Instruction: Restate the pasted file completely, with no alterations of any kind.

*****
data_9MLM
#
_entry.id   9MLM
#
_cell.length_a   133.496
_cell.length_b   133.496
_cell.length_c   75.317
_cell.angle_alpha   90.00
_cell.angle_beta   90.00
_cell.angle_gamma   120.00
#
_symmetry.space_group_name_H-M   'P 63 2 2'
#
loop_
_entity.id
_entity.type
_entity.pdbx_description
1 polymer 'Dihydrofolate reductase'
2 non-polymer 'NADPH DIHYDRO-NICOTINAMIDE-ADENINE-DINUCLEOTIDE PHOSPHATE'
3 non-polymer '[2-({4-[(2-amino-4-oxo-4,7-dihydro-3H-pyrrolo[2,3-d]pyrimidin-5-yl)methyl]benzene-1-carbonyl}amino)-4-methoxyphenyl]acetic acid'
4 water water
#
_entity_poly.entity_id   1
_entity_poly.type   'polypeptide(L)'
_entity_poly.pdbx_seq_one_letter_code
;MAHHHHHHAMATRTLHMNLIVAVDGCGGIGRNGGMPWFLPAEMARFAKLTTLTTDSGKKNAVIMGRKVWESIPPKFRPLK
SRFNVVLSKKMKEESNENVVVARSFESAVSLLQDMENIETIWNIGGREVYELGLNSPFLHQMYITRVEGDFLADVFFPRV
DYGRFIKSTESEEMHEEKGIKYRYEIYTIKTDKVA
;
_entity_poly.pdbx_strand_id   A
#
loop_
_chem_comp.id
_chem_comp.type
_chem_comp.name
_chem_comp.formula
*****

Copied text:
data_9MLM
#
_entry.id   9MLM
#
_cell.length_a   133.496
_cell.length_b   133.496
_cell.length_c   75.317
_cell.angle_alpha   90.00
_cell.angle_beta   90.00
_cell.angle_gamma   120.00
#
_symmetry.space_group_name_H-M   'P 63 2 2'
#
loop_
_entity.id
_entity.type
_entity.pdbx_description
1 polymer 'Dihydrofolate reductase'
2 non-polymer 'NADPH DIHYDRO-NICOTINAMIDE-ADENINE-DINUCLEOTIDE PHOSPHATE'
3 non-polymer '[2-({4-[(2-amino-4-oxo-4,7-dihydro-3H-pyrrolo[2,3-d]pyrimidin-5-yl)methyl]benzene-1-carbonyl}amino)-4-methoxyphenyl]acetic acid'
4 water water
#
_entity_poly.entity_id   1
_entity_poly.type   'polypeptide(L)'
_entity_poly.pdbx_seq_one_letter_code
;MAHHHHHHAMATRTLHMNLIVAVDGCGGIGRNGGMPWFLPAEMARFAKLTTLTTDSGKKNAVIMGRKVWESIPPKFRPLK
SRFNVVLSKKMKEESNENVVVARSFESAVSLLQDMENIETIWNIGGREVYELGLNSPFLHQMYITRVEGDFLADVFFPRV
DYGRFIKSTESEEMHEEKGIKYRYEIYTIKTDKVA
;
_entity_poly.pdbx_strand_id   A
#
loop_
_chem_comp.id
_chem_comp.type
_chem_comp.name
_chem_comp.formula